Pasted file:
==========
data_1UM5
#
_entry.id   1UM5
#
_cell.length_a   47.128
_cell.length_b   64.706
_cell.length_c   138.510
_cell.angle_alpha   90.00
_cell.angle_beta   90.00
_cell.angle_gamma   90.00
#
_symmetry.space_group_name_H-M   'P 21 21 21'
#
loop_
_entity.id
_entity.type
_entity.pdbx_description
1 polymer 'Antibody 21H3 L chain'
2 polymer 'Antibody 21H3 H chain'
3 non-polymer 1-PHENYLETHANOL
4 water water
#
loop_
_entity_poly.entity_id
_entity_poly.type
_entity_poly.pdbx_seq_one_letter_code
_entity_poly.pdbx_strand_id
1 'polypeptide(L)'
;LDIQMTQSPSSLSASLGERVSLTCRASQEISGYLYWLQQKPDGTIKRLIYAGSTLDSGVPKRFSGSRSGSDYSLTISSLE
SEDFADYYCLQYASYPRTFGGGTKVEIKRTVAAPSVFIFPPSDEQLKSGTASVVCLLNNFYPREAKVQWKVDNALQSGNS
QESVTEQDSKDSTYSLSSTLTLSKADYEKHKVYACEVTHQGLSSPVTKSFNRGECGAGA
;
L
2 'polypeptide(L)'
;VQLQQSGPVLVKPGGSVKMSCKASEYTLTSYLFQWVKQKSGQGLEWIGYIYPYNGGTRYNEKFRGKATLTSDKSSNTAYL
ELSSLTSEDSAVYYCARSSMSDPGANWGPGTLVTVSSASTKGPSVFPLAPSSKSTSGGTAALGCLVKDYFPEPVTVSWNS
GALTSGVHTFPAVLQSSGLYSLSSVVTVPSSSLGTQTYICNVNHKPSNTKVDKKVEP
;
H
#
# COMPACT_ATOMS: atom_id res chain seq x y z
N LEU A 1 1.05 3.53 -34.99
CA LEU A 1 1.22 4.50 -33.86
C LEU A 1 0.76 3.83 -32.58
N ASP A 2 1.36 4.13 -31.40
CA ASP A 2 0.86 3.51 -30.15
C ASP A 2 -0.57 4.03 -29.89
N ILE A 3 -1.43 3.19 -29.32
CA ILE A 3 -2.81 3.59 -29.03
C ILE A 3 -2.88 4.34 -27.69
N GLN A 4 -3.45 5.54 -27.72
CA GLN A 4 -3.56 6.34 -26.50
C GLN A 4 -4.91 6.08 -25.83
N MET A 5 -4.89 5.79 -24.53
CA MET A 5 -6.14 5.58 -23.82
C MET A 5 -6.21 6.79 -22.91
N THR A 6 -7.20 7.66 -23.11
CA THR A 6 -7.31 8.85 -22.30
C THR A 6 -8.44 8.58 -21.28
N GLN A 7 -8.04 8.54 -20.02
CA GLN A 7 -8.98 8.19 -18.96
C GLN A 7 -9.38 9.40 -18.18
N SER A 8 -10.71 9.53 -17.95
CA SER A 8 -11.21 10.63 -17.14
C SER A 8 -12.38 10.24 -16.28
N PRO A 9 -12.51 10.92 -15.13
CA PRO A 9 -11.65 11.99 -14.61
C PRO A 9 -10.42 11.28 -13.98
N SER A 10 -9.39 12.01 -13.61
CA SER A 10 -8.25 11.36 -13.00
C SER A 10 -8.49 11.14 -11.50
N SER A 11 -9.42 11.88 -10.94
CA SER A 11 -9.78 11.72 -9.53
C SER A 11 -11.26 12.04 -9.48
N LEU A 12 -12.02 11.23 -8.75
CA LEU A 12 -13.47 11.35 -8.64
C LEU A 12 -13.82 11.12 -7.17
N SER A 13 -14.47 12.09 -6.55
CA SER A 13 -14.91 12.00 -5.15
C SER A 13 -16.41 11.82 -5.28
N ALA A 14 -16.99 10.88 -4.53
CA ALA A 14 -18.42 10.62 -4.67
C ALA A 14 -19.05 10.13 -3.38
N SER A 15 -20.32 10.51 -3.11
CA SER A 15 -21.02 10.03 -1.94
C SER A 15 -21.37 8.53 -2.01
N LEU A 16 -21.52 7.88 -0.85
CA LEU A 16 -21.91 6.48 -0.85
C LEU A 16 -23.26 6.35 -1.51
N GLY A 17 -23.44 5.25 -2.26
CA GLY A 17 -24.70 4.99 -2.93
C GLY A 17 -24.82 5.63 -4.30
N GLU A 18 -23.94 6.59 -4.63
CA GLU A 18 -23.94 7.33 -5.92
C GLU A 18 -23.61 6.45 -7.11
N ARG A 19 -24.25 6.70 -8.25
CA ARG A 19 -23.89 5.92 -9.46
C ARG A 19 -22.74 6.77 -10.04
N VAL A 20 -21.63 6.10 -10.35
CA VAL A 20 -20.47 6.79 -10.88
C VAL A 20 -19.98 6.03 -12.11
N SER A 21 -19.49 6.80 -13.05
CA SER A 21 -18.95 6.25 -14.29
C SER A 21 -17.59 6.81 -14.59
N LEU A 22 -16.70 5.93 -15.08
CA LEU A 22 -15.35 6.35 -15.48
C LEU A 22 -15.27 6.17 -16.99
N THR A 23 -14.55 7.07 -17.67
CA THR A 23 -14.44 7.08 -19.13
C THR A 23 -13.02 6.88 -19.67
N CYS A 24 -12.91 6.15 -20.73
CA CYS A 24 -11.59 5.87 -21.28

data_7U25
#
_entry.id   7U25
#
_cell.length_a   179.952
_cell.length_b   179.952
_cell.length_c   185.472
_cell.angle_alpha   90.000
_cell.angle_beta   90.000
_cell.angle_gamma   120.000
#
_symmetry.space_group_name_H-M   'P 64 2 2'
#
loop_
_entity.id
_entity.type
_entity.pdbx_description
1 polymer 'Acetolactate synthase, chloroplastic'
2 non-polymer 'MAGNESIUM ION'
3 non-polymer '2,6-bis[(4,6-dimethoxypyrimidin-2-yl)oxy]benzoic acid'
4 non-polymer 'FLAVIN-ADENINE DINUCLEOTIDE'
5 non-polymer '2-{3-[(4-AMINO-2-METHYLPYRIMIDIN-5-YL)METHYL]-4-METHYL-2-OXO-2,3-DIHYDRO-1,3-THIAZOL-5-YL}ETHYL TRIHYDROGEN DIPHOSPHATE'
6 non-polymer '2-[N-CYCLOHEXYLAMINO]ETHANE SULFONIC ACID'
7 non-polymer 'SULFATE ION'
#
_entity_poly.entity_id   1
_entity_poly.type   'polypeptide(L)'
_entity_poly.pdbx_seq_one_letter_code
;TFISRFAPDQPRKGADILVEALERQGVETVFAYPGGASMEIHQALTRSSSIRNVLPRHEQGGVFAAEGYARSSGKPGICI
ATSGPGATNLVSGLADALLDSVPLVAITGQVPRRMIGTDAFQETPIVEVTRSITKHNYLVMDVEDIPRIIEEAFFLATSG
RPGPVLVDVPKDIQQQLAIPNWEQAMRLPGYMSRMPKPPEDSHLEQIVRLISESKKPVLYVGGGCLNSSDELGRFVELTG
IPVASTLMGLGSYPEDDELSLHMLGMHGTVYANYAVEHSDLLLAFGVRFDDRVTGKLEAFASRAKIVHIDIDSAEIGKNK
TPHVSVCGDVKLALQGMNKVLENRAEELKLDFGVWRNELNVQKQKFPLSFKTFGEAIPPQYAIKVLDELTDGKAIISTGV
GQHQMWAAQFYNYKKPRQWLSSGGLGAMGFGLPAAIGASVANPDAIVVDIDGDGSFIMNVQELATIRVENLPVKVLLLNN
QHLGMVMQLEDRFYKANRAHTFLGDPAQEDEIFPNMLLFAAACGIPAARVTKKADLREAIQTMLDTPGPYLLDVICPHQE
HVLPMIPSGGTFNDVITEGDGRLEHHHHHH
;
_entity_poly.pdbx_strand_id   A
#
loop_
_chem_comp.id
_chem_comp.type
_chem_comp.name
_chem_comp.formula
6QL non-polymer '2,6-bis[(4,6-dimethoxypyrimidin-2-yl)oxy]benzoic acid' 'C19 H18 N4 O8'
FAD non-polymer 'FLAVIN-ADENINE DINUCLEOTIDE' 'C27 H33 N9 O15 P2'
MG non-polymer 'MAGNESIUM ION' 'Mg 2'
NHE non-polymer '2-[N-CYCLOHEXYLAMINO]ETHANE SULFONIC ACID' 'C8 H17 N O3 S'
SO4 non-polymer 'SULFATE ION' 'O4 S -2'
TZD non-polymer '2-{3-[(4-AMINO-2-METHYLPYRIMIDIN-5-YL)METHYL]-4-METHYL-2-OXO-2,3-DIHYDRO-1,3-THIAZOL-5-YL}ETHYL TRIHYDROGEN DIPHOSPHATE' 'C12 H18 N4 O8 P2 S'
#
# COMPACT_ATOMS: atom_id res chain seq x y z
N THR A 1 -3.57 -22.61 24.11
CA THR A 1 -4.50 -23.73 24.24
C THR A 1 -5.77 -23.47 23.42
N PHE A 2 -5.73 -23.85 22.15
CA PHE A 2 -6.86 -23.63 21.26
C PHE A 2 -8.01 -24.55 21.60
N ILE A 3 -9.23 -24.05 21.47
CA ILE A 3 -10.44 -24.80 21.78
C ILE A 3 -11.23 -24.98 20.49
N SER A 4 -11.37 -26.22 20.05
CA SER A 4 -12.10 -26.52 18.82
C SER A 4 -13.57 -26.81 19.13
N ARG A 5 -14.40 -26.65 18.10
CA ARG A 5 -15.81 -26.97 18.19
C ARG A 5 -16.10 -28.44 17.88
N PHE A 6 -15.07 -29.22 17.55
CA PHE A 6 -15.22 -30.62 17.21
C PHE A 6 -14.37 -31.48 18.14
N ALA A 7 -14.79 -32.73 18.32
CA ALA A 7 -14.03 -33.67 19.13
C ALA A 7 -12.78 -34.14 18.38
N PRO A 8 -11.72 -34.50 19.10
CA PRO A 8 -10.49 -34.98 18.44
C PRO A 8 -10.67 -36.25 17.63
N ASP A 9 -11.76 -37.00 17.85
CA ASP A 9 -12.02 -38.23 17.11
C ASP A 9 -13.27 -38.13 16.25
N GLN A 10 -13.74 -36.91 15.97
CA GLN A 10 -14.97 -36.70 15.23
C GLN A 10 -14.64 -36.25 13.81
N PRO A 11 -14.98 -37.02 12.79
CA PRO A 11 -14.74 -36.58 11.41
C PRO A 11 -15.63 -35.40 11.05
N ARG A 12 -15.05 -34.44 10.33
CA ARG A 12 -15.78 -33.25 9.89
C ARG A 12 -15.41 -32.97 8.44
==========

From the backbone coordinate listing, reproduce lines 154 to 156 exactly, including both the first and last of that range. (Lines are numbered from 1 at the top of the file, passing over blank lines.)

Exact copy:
_chem_comp.type
_chem_comp.name
_chem_comp.formula